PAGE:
Inside a Penang temple

Where was I?  Oh yes, we were flying to Penang at some ungodly hour, and were hoping to rock up at the Oriental Hotel in its capital Georgetown, and find a spare room or two.  We arrived in Penang, picked up our luggage and caught a taxi to the Oriental Hotel.  We got out of the cab, paid the taxi driver and looked at the hotel.  It definitely looked dodgy brothers, but hey, it was after 2.00am, and how bad could it be…all we needed was a few hours sleep and then we could move, right?   Geez, we missed the signs again, the warning bells should have been louder than tinnitus, but no, it was late, and clearly desperation had taken a grip, a firm grip!  We walked in and organised and paid for a room to stay in; I have to say, none of us were feeling warm and fuzzy about any of this!  Time was a tickin’…in the lift we go, and reach our floor.  The corridor felt like a fridge and our room like a freezer.  Add to that that it didn’t pass the Ombi “clean test” ( I admit to being anal about cleanliness)…we all looked at each other, and shook our heads! We all thought it,  I verbalised it, “No way!  Let’s get outta here!”  As we made our way back to the lift, we noticed a few women being followed by some dodgy brothers kind of guys.  I got the veeery distinct impression that they had not all gotten up simultaneously to go to the loo!  Couldn’t make a booking we had been told…it all seemed to be falling into place now.  Back downstairs in a heartbeat, we asked for a refund, telling the guy that it just wasn’t “our kinda room”.  He looked a little baffled (not quite sure WHAT he thought the three of us had planned to do/ done in that room!!) and said that once the room was checked that we could have our money back!  The three of us were equally as baffled as we did not know what we COULD have done in that room in what amounted to a nano-second.  We literally flew out of there!  Suddenly, we did not feel so bad that we had nowhere to sleep, despite the fact that it was almost 3.00am!

An interesting way to dry clothes – Penang

Where would we go?  We saw a place across the road called Banana Guesthouse.  Alex and Linda waited whilst I went and checked it out.  It was clean, safe, un-sleazy and the guy who opened the door was very helpful.  In no time at all, we were in bed, fast asleep.  Needless to say, we did not get up, or off, to an eight o’clock start.  I was the first one up, however, and went for a bit of an exploratory walk.  I also found another Banana Guest House (owned by the same people), a little closer to the action, so to speak, so later that morning we all moved across and settled in.  We would stay there for the remainder of our time in Penang.

Candle burning inside a Penang temple

Georgetown is Penang’s historical capital; it’s interesting, exciting and eclectic, all rolled into one. It’s where cultures meet and merge.  It’s where you can find Chinese food on one side of the street and Indian on the other (a bit like Melbourne, hey!)  It’s where, if you take the time to explore its nooks and crannies, you can find some veritable treasures.  And…..it has truly wonderful food…much to Alex’s delight! As per usual, some of the best food was the street food!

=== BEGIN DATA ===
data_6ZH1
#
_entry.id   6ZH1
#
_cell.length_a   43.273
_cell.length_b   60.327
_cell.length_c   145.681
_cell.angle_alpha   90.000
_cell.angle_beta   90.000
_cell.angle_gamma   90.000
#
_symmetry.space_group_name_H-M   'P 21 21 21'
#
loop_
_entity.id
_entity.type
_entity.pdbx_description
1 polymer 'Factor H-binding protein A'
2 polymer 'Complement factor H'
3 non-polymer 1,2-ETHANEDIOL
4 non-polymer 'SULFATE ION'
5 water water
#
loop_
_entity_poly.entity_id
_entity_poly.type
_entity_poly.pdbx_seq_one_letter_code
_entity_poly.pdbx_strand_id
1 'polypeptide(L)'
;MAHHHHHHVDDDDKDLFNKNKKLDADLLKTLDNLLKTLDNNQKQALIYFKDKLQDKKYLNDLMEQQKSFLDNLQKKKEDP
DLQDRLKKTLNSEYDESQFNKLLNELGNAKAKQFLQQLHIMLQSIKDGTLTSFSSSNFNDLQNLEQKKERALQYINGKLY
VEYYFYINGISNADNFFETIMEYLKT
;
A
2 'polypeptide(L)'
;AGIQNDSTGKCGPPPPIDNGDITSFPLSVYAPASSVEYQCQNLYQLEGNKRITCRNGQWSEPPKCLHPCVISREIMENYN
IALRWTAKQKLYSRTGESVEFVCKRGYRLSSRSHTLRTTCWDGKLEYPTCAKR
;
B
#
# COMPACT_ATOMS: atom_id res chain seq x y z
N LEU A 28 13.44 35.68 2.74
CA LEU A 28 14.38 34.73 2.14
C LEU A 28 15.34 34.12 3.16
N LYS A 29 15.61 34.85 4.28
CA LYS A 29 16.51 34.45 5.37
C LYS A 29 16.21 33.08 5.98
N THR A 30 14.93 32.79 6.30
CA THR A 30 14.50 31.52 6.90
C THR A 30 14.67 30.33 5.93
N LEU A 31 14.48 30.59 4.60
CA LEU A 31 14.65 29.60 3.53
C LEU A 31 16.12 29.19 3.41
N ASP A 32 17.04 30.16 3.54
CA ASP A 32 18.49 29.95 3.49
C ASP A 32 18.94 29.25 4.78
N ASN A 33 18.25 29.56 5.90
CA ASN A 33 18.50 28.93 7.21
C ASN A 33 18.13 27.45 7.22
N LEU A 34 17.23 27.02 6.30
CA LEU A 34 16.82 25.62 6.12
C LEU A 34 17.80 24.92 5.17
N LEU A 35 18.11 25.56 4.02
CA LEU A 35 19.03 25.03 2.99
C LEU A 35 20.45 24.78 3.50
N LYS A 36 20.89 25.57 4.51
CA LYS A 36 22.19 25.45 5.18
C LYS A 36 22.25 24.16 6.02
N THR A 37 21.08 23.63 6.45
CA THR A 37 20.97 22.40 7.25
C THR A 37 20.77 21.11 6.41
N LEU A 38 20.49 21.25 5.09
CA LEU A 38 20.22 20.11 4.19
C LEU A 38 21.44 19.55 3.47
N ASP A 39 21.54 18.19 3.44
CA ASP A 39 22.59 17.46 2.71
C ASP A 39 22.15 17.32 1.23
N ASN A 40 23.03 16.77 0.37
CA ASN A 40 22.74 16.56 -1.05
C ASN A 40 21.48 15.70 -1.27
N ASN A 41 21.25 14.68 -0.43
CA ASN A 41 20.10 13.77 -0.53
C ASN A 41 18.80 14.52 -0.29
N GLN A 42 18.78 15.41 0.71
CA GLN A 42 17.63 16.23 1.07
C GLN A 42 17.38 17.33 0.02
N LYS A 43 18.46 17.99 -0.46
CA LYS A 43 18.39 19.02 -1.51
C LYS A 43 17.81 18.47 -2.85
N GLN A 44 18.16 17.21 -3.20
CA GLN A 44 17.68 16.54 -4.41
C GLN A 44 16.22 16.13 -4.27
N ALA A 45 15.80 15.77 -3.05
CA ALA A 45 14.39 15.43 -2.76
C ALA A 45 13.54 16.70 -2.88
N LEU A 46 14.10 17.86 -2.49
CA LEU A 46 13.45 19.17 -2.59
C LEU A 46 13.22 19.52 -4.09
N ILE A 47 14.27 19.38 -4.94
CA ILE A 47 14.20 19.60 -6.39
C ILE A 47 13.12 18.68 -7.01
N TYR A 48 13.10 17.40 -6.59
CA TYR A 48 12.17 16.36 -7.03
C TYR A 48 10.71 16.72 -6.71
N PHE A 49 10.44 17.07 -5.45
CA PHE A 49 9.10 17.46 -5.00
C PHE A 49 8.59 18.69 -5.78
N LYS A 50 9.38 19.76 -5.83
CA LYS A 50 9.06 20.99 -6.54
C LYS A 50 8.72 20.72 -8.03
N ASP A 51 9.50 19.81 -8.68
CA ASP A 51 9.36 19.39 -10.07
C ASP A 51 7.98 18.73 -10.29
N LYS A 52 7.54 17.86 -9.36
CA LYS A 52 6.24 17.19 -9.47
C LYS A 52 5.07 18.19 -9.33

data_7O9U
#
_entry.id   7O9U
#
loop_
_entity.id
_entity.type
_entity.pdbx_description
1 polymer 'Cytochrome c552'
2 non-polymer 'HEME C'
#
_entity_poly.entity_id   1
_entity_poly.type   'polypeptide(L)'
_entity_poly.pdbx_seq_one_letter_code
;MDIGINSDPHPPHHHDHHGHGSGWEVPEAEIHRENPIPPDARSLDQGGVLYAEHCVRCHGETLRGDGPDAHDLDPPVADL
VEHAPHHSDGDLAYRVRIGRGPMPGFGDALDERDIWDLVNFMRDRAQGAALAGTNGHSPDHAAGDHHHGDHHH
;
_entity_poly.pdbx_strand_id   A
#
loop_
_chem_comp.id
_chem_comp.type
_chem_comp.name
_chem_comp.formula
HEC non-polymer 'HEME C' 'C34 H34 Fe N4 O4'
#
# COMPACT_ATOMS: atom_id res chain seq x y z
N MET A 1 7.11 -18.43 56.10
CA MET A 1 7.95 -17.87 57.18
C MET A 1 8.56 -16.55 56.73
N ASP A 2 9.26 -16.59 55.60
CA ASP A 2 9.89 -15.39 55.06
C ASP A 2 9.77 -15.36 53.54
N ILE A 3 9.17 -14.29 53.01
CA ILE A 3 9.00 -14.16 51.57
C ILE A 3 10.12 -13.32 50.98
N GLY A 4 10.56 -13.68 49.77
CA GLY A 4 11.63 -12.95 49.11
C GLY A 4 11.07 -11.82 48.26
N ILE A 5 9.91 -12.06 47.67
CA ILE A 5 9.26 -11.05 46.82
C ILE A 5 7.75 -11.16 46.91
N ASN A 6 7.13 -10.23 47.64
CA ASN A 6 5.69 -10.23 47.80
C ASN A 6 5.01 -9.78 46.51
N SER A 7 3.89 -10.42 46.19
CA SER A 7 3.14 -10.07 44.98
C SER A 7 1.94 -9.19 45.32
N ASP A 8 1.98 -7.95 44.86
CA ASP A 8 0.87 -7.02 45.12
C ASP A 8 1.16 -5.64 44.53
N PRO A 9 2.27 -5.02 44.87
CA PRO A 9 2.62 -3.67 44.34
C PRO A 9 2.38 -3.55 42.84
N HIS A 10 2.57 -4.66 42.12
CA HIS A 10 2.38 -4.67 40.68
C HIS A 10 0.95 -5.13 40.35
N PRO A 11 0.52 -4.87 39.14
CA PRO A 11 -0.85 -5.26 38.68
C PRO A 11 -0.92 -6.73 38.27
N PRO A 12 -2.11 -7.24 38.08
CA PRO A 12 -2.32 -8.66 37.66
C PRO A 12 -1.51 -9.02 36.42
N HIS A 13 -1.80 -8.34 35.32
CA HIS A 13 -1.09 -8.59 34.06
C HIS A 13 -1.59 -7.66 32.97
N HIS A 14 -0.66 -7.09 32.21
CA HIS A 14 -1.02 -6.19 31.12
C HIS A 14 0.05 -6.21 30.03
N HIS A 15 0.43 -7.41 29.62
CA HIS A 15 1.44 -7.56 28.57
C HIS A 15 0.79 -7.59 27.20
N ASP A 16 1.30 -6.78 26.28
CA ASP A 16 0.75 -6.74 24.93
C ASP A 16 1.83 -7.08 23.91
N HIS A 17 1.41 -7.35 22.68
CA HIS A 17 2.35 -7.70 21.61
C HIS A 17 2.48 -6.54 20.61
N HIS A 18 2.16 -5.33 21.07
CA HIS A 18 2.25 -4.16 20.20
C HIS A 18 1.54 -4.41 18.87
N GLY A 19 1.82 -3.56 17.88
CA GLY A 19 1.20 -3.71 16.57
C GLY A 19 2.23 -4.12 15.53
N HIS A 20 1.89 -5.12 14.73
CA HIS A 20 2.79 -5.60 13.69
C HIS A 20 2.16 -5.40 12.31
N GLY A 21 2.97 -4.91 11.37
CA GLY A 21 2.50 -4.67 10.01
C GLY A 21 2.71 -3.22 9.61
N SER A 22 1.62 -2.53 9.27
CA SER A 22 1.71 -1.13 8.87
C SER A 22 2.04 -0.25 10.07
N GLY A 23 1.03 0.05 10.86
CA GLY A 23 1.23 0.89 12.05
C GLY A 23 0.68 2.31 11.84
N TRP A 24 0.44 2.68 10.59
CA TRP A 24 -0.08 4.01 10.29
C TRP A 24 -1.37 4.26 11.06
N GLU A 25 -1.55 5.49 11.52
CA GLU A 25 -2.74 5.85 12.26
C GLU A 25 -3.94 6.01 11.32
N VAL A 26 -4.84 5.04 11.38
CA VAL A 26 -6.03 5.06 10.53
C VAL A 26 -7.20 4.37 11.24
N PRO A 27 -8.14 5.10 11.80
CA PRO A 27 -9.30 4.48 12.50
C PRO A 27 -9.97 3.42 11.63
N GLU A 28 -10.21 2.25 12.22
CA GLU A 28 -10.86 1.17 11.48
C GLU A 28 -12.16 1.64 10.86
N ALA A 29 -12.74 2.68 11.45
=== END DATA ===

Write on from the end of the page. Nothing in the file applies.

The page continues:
We did lots in those few days (just ask Linda), and whilst the idea of relaxing always seems appealing to me, when I find myself thrown into a different atmosphere and culture, my desire to “suck in” as much information as I can is voracious, and I end up leaving the place, more tired than I arrived there.  This is exactly what happened in Penang.  We mixed historical sight-seeing with shopping with eating in a manner that even I thought was impressive.

Fort Cornwallis – Penang

Penang’s highlights are indeed many.  Penang (this is often used interchangeably with Georgetown) has one of the greatest concentrations of colonial architecture in Asia.  Fort Cornwallis, on the waterfront, provided us with a great starting point for exploration of the colonial area.  It was very hot the entire time that we were there, so we kept ourselves hydrated with lots of water.  We checked out China Town and Little India; in the latter Linda and I gave Alex some “breathing space” (read – saved him from torture!) and wandered around doing some shopping.  Yes, me, shopping!  I may not be the shopping centre kind of gal, but when it comes to shopping in other countries, where I can purchase unusual or different things, I am in!

As a bit of an aside…this is what I am NOT into: shopping overseas for cheap, fake, designer stuff!  The reason I don’t buy it or pay full-price here in Australia has nothing to do with the monetary value, and everything to do with the fact that I categorically refuse to pay some exorbitant fee because someone, somewhere has deemed that brand “in”. So, why would I buy it if it was cheap?  So that people back in Australia think that I have an original Gucci and think I am (A) “cool” or (B) well-off enough to afford it?  No, no, no!  OK, stepping down off my soap box now…

Food, food and more food!

Batu Ferringhi, or Foreigner’s Rock, is only 14 kilometres away from the centre of Georgetown, and is effectively the town’s resort area.  Indeed it could be Surfer’s Paradise, and based on this, I was not keen to stay there. Having said that, we did go to its famous night market, which actually had some beautiful wares from many parts of Asia, including Thailand and Vietnam.  I love markets – they are always a great place to people watch.  Like the rest of Penang, it also had great food.